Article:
We hired some bikes for our first day, and made use of them to cycle along the length of the Northern part of the island to where an isthmus connects it to the Southern part. We stopped here for a break and some lunch on the beach. It was a great ride, along mainly dusty tracks with the odd bit of sand thrown in for good measure. Unfortunately Maisie became a bit too aquainted with the sand on the way back and had a fall. Although shaken up and sore, she was thankfully able to make it the rest of the way back to the campsite.
After dropping the bikes back we went for a quick dip in the sea, returning to the campsite to find it over-run by Wombats and Wallabies! With little threat on the island the animals were so tame, and seemed completely at ease even with so many campers nearby. To make the most of the last of the daylight we decided to continue our wildlife watching by taking a short walk along the cliffs towards the Northern end of the island. There were a huge number of kangeroos and wallabies, as well as more Wombats too, and at that time of day with the sun setting it was a particularly pleasant time for a stroll. On returning to the campsite just as night fell, we were incredibly lucky to see a Tasmanian Devil, something we had not thought we would see in the wild. Maria island has been targeted for a conservation effort in order to increase the numbers of Devils, but they are noted for being timid, so we were really surprised to see one wandering along the edge of our campsite.
After another short walk the following morning it was time to catch the ferry back to the mainland. We had to start planning ahead for the few days we had coming up over Christmas that we were going to be spending on Bruny island just south of Hobart. We still had one more night on the mainland before then, but we wanted to move back a bit nearer to Hobart so that we would be ready to do our Christmas shopping the next day before going to the ferry terminal. We ended up camping in the town of Dover, around an hour south of Hobart, and after putting the tent up we headed out to make the most of the rest of the day. We decided to spend it exploring the Southern most part of Tasmania (and Australia) that is accessible by road, driving to the end of the road at Cockle Creek. It was a beautiful part of the state, and we enjoyed taking a short walk along the deserted beaches there.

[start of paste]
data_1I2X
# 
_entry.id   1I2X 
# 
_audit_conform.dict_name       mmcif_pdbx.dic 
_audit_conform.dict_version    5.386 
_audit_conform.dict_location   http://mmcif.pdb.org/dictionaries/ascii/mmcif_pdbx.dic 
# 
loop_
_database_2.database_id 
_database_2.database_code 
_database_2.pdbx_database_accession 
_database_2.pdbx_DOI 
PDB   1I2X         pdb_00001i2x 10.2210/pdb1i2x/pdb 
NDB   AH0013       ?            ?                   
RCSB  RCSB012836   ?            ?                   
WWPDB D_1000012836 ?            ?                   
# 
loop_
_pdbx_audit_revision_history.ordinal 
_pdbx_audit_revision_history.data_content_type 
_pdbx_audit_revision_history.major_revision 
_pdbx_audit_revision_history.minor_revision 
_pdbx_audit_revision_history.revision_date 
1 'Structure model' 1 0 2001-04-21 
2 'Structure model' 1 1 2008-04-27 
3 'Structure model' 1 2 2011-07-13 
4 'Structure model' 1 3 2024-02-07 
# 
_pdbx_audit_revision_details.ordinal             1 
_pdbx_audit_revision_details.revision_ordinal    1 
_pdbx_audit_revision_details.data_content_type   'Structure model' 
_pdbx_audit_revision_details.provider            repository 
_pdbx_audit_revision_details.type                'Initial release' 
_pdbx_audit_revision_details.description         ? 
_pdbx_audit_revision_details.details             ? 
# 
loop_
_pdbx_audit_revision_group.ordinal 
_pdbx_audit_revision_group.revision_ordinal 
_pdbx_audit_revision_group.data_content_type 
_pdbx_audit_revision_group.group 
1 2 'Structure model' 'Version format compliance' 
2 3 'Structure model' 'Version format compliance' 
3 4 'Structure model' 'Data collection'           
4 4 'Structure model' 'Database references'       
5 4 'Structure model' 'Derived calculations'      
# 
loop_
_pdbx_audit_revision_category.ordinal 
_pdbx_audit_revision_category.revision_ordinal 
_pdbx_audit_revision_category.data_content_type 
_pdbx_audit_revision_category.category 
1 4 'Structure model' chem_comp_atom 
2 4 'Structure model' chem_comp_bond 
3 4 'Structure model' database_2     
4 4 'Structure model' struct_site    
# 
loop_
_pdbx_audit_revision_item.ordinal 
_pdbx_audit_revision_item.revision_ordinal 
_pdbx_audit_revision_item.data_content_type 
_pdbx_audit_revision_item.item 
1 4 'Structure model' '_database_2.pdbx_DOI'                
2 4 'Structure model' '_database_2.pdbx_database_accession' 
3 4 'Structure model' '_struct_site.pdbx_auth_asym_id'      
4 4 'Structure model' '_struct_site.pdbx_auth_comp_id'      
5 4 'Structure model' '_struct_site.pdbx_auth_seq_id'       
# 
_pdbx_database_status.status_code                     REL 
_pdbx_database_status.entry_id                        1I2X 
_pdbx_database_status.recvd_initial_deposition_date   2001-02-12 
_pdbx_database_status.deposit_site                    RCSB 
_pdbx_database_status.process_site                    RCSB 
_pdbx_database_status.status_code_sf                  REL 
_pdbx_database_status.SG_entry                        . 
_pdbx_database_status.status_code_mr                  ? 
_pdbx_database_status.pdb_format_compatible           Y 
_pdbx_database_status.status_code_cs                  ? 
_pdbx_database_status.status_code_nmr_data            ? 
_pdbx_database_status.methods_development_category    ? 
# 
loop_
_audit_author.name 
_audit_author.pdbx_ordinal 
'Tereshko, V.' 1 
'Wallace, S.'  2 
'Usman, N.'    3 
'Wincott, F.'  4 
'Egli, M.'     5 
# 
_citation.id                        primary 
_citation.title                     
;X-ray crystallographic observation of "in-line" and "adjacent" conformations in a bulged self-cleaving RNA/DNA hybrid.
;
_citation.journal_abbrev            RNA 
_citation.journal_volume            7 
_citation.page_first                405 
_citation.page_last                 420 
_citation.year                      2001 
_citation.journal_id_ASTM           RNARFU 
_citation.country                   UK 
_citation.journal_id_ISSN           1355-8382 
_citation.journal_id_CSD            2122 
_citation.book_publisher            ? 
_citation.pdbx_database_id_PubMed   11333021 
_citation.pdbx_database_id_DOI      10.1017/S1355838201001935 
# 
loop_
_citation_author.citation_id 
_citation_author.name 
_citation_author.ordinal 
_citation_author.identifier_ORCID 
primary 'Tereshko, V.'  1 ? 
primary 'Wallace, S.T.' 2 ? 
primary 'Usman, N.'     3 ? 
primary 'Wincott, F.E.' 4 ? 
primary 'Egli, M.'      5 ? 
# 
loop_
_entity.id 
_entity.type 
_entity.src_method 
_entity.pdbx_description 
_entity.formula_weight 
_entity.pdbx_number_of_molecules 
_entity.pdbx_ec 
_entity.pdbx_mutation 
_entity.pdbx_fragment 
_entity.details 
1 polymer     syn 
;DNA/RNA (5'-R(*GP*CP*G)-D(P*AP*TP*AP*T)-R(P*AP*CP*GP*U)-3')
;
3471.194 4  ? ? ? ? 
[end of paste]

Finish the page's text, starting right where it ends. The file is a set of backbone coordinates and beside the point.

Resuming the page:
The next day we made for Hobart, hitting town at the peak of the Christmas Eve craziness. Thankfully we had ordered most of our Christmas provisions in advance when we had been in town a few days previously, but we had a few other bits pieces to pick up, so it was with relief when we were all done and on the road toward the ferry terminal. We had rented a small cottage for three days over Christmas, so after the short crossing we set about making our way there. The cottage had a lovely location in a small valley in the Northern part of Bruny island, and after such a hectic morning and especially as it was a nice sunny afternoon we decided to spend some time relaxing the the garden.
Later in the afternoon we drove to Adventure Bay for a bit of a walk at sunset. That evening we planned to go Penguin spotting as the isthmus on the island is a popular place to sight them. Unfortunately this did involve a fair bit of waiting around, but thankfully it was worth it when the first penguins started to appear, emerging both from their burrows and returning from sea an hour or so after sunset. It was a great way to spend Christmas Eve, but it had been a long evening and we were excited to get back to the cottage for a few glasses of wine. Unfortunately the journey back proved to be one of the slowest car journeys we’ve ever had – not because of traffic, the roads were deserted from cars, but instead because of wildlife. Since nightfall the island had come alive, and driving along without hitting something was a real challenge at times, and often involved driving at walking pace! A particular prevelant animal during the drive were Eastern Quolls, which seemed to have a tendency to run along at close proximity to the car! Eventually we made it back with no casualties, and by then we’d definitely earned a glass of wine!
Christmas Day was one of the warmest days we experienced in Tasmania, and it seemed like a great excuse to go for a swim. Nebraska beach was only a short drive from our cottage, so we headed there and cooled off in the sea. It now seemed like time to get started with the eating and drinking, refreshed we returned to the cottage to get started. The weather on Boxing Day couldn’t have been a more stark contrast to that of the day before. In fact, it could easily have been Christmas time in the UK. This made for the perfect lazy Boxing Day, although as the weather improved slightly later in the day we took a drive to the far southern end of the island to Cape Bruny Lighthouse.